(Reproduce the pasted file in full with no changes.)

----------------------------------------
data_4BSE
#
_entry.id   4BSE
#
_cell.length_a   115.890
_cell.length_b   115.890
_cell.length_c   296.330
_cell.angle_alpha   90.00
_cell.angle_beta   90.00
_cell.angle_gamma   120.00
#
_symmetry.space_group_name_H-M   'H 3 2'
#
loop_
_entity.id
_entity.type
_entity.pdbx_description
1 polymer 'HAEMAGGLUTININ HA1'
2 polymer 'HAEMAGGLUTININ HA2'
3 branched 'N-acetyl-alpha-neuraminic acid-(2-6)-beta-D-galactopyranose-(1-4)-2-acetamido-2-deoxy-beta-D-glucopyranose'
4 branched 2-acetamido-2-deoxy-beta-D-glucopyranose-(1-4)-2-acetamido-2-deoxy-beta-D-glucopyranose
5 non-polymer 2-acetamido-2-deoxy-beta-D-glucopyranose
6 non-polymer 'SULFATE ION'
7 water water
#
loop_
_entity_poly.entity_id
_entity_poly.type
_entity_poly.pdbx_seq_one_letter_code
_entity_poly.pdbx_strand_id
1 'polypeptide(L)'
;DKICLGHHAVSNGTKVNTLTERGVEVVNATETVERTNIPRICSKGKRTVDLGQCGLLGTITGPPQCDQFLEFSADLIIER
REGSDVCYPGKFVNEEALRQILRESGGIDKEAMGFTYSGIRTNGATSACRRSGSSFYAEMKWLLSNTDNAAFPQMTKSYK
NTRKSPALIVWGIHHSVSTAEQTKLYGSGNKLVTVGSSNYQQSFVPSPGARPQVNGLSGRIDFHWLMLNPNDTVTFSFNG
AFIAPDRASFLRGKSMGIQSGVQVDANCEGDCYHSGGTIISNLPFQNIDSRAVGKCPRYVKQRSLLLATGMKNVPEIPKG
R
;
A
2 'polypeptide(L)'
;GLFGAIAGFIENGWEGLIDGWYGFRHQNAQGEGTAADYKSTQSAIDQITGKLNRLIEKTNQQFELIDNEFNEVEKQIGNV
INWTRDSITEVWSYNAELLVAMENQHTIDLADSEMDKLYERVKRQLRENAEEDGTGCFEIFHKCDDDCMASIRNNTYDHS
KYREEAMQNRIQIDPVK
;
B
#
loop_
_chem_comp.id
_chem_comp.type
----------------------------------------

data_4BSE
#
_entry.id   4BSE
#
_cell.length_a   115.890
_cell.length_b   115.890
_cell.length_c   296.330
_cell.angle_alpha   90.00
_cell.angle_beta   90.00
_cell.angle_gamma   120.00
#
_symmetry.space_group_name_H-M   'H 3 2'
#
loop_
_entity.id
_entity.type
_entity.pdbx_description
1 polymer 'HAEMAGGLUTININ HA1'
2 polymer 'HAEMAGGLUTININ HA2'
3 branched 'N-acetyl-alpha-neuraminic acid-(2-6)-beta-D-galactopyranose-(1-4)-2-acetamido-2-deoxy-beta-D-glucopyranose'
4 branched 2-acetamido-2-deoxy-beta-D-glucopyranose-(1-4)-2-acetamido-2-deoxy-beta-D-glucopyranose
5 non-polymer 2-acetamido-2-deoxy-beta-D-glucopyranose
6 non-polymer 'SULFATE ION'
7 water water
#
loop_
_entity_poly.entity_id
_entity_poly.type
_entity_poly.pdbx_seq_one_letter_code
_entity_poly.pdbx_strand_id
1 'polypeptide(L)'
;DKICLGHHAVSNGTKVNTLTERGVEVVNATETVERTNIPRICSKGKRTVDLGQCGLLGTITGPPQCDQFLEFSADLIIER
REGSDVCYPGKFVNEEALRQILRESGGIDKEAMGFTYSGIRTNGATSACRRSGSSFYAEMKWLLSNTDNAAFPQMTKSYK
NTRKSPALIVWGIHHSVSTAEQTKLYGSGNKLVTVGSSNYQQSFVPSPGARPQVNGLSGRIDFHWLMLNPNDTVTFSFNG
AFIAPDRASFLRGKSMGIQSGVQVDANCEGDCYHSGGTIISNLPFQNIDSRAVGKCPRYVKQRSLLLATGMKNVPEIPKG
R
;
A
2 'polypeptide(L)'
;GLFGAIAGFIENGWEGLIDGWYGFRHQNAQGEGTAADYKSTQSAIDQITGKLNRLIEKTNQQFELIDNEFNEVEKQIGNV
INWTRDSITEVWSYNAELLVAMENQHTIDLADSEMDKLYERVKRQLRENAEEDGTGCFEIFHKCDDDCMASIRNNTYDHS
KYREEAMQNRIQIDPVK
;
B
#
loop_
_chem_comp.id
_chem_comp.type